05 Feb 2018 12:33 IST

Revenue deficit no longer a target of the govt

Move part of Centre’s fiscal consolidation roadmap

Recognising the requirements for health and education to build human capital, the Budget has proposed doing away with the concept of revenue deficit as part of the Centre’s fiscal consolidation roadmap.

Though the Budget documents have given targets for revenue deficit, the amendments to the Fiscal Responsibility and Budget Management Act 2003 has proposed to substitute the definitions of “effective revenue deficit” and “revenue deficit” with those of “Central government debt” and “general government debt” respectively.

New framework

The FRBM Act of 2003 had suggested lowering the fiscal deficit to 3per cent of the GDP and eliminating the revenue deficit in a specified time frame, although subsequent governments kept shifting the goalposts due to various reasons.

“In the new proposed framework, the Revenue Deficit targets shall not enjoy the pre-eminence as it did earlier. This is to remove the anomaly created by a preference for capital expenditure that was inherent in the framework where the revenue deficit was following a declining trend,” said the Budget document, adding that apart from the creation of assets, there is also a need to focus on the correct maintenance of the assets that have been set up.

Similarly, the expenditure on education and health through payments of well-trained teachers and doctors, is as important as creating buildings for schools and hospitals, it noted.

The move comes at a time when Finance Minister Arun Jaitley in the Budget has also announced the world’s largest government-funded healthcare programme – the National Health Protection Scheme. The total Budgetary expenditure on health, education and social protection for 2018-19 has been pegged at ₹1.38-lakh crore against an estimated expenditure of ₹1.22 lakh crore in 2017-18.

Finance Ministry officials have time and again also pointed out that differentiating between revenue and capital expenditure is difficult at times, and that it is not always correct to consider revenue deficit as wasteful spending.

The NK Singh committee report on fiscal consolidation had also called for more focus on fiscal deficit and government debt.

Experts said human capital formation is also important, although in many countries such as the United Kingdom, the golden rule is that economies can only borrow to the extent they create physical assets.

“This is in favour of the old argument that education and health require expenditure,” said DK Srivastava, Chief Policy Advisor, EY (India), who was also a member of the Twelfth Finance Commission.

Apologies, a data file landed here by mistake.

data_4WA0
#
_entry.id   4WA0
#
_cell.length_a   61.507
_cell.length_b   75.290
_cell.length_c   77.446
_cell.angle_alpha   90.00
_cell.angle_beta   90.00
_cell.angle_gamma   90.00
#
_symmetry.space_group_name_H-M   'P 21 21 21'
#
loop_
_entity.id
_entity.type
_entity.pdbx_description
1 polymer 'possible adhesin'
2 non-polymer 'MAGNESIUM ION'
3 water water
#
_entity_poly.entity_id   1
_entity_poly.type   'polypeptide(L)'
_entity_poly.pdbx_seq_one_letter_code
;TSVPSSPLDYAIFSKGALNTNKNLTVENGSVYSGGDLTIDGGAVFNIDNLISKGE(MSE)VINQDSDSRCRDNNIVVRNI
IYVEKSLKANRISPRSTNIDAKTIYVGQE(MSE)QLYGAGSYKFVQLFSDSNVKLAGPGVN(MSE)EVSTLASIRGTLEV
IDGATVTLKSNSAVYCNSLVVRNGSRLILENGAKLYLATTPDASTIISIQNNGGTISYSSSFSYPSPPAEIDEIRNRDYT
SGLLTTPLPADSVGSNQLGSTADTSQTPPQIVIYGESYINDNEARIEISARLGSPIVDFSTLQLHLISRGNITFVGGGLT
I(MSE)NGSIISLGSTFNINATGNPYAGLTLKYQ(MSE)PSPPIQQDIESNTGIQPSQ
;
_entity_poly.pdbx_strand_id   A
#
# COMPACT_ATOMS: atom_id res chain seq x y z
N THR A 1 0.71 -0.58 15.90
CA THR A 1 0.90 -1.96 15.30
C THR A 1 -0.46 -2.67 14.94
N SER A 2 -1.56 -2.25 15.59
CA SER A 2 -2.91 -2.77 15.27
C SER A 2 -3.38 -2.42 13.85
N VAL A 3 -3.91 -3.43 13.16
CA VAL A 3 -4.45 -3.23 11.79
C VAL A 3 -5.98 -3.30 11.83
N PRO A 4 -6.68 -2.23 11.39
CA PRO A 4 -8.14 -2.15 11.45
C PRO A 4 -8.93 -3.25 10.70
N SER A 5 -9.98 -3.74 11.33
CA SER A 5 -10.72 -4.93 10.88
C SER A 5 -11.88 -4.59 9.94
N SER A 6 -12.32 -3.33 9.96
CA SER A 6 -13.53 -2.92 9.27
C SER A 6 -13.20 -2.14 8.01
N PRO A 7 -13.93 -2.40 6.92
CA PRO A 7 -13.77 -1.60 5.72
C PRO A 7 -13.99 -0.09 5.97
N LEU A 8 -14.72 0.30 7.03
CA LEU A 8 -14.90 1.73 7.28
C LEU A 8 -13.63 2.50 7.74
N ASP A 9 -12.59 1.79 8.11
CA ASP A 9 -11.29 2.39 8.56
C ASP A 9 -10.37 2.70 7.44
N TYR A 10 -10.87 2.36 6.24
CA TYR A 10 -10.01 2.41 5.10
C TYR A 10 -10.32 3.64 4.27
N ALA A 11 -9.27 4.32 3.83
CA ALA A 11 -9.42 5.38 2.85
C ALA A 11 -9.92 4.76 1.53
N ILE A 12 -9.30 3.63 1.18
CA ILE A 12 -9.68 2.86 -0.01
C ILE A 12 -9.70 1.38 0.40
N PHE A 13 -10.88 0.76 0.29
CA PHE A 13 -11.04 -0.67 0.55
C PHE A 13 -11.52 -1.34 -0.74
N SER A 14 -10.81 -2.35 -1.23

Srivastava, however, warned that a complete elimination of the revenue deficit in the long-term may not augur well for growth as it could impact the already declining savings rate.

DK Joshi, Chief Economist, Crisil, said: “Whichever measure of deficit is taken, the numbers behind it are equally important in terms of how the deficit is being financed and what the expenditure is being used for.”


The Budget also seems to be preparing for a higher inflation in 2018-19. Budget documents have pegged nominal GDP growth in 2018-19 at 11.5 per cent and the real GDP growth at 7.2 per cent.

“The implicit GDP deflator of these estimates work out to 4 per cent on an annual basis,” said the medium term fiscal policy statement.

Officials, however, stressed that this would be the outer limit and still be within the comfort of the Monetary Policy Committee that targets retail inflation. Analysts said high international crude oil prices and proposed increase in Minimum Support Price of crops could have an impact.

“The main challenges this year are likely to come from domestic demand pressures as growth is likely to pick up combined with the added uncertainty due to rising crude oil prices... A higher MSP generally tends to provide a floor for prices thereby pushing inflation on food prices. As such, we are likely to witness a year of higher inflation and macroeconomic management due to these challenges,” said Deloitte.

Rating agency Crisil has also pegged at 4.6 per cent in 2018-19. “Inflation will pick up due to rising consumption demand, impact of house rent allowance revisions on housing inflation, and higher global crude oil prices. Food inflation is likely to stay benign given a normal monsoon,” it said.

It has forecast CPI inflation at 4 per cent in the current fiscal. The Finance Ministry has also said the Budget would not have an inflationary impact despite the increase in the MSP and higher cess.